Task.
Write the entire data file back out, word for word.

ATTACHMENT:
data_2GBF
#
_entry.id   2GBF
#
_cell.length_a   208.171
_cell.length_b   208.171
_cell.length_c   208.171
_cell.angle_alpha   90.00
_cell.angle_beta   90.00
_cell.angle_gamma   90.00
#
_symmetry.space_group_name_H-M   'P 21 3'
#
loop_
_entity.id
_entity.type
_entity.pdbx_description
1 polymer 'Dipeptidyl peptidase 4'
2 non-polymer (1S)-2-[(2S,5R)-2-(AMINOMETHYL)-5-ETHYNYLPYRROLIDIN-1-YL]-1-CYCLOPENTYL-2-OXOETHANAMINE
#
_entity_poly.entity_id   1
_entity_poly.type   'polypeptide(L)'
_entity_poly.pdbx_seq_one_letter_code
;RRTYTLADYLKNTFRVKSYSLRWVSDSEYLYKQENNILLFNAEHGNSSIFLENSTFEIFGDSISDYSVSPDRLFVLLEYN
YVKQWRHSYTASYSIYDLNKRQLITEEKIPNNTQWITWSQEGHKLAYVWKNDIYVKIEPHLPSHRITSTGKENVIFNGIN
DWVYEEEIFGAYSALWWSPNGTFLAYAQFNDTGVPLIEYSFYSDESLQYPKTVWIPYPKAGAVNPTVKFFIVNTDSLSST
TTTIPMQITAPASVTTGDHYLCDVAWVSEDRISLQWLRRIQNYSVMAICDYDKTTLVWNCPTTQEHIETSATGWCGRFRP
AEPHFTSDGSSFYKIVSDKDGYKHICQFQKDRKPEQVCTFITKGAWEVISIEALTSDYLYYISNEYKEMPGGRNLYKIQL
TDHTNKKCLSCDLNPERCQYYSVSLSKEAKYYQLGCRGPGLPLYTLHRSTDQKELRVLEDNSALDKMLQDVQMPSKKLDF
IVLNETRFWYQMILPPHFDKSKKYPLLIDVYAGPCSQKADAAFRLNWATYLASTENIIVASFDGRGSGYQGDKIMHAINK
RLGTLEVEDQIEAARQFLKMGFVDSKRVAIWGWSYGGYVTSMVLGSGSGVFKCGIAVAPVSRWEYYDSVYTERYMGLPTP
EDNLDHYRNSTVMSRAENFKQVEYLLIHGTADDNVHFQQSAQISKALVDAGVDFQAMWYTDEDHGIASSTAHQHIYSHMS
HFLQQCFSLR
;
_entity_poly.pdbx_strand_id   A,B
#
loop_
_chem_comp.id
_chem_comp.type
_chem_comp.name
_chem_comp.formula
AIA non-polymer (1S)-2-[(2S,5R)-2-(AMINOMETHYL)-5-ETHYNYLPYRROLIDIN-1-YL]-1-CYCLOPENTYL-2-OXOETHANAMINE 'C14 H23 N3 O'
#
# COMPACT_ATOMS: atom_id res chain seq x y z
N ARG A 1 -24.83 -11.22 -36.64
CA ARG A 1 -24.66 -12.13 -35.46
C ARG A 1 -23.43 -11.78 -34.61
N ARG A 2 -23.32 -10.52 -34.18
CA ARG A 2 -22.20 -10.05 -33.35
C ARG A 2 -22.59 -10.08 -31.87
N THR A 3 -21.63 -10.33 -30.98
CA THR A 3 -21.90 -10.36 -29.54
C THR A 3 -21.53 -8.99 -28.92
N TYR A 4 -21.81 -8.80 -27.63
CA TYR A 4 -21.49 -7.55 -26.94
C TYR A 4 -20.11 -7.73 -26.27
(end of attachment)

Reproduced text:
data_2GBF
#
_entry.id   2GBF
#
_cell.length_a   208.171
_cell.length_b   208.171
_cell.length_c   208.171
_cell.angle_alpha   90.00
_cell.angle_beta   90.00
_cell.angle_gamma   90.00
#
_symmetry.space_group_name_H-M   'P 21 3'
#
loop_
_entity.id
_entity.type
_entity.pdbx_description
1 polymer 'Dipeptidyl peptidase 4'
2 non-polymer (1S)-2-[(2S,5R)-2-(AMINOMETHYL)-5-ETHYNYLPYRROLIDIN-1-YL]-1-CYCLOPENTYL-2-OXOETHANAMINE
#
_entity_poly.entity_id   1
_entity_poly.type   'polypeptide(L)'
_entity_poly.pdbx_seq_one_letter_code
;RRTYTLADYLKNTFRVKSYSLRWVSDSEYLYKQENNILLFNAEHGNSSIFLENSTFEIFGDSISDYSVSPDRLFVLLEYN
YVKQWRHSYTASYSIYDLNKRQLITEEKIPNNTQWITWSQEGHKLAYVWKNDIYVKIEPHLPSHRITSTGKENVIFNGIN
DWVYEEEIFGAYSALWWSPNGTFLAYAQFNDTGVPLIEYSFYSDESLQYPKTVWIPYPKAGAVNPTVKFFIVNTDSLSST
TTTIPMQITAPASVTTGDHYLCDVAWVSEDRISLQWLRRIQNYSVMAICDYDKTTLVWNCPTTQEHIETSATGWCGRFRP
AEPHFTSDGSSFYKIVSDKDGYKHICQFQKDRKPEQVCTFITKGAWEVISIEALTSDYLYYISNEYKEMPGGRNLYKIQL
TDHTNKKCLSCDLNPERCQYYSVSLSKEAKYYQLGCRGPGLPLYTLHRSTDQKELRVLEDNSALDKMLQDVQMPSKKLDF
IVLNETRFWYQMILPPHFDKSKKYPLLIDVYAGPCSQKADAAFRLNWATYLASTENIIVASFDGRGSGYQGDKIMHAINK
RLGTLEVEDQIEAARQFLKMGFVDSKRVAIWGWSYGGYVTSMVLGSGSGVFKCGIAVAPVSRWEYYDSVYTERYMGLPTP
EDNLDHYRNSTVMSRAENFKQVEYLLIHGTADDNVHFQQSAQISKALVDAGVDFQAMWYTDEDHGIASSTAHQHIYSHMS
HFLQQCFSLR
;
_entity_poly.pdbx_strand_id   A,B
#
loop_
_chem_comp.id
_chem_comp.type
_chem_comp.name
_chem_comp.formula
AIA non-polymer (1S)-2-[(2S,5R)-2-(AMINOMETHYL)-5-ETHYNYLPYRROLIDIN-1-YL]-1-CYCLOPENTYL-2-OXOETHANAMINE 'C14 H23 N3 O'
#
# COMPACT_ATOMS: atom_id res chain seq x y z
N ARG A 1 -24.83 -11.22 -36.64
CA ARG A 1 -24.66 -12.13 -35.46
C ARG A 1 -23.43 -11.78 -34.61
N ARG A 2 -23.32 -10.52 -34.18
CA ARG A 2 -22.20 -10.05 -33.35
C ARG A 2 -22.59 -10.08 -31.87
N THR A 3 -21.63 -10.33 -30.98
CA THR A 3 -21.90 -10.36 -29.54
C THR A 3 -21.53 -8.99 -28.92
N TYR A 4 -21.81 -8.80 -27.63
CA TYR A 4 -21.49 -7.55 -26.94
C TYR A 4 -20.11 -7.73 -26.27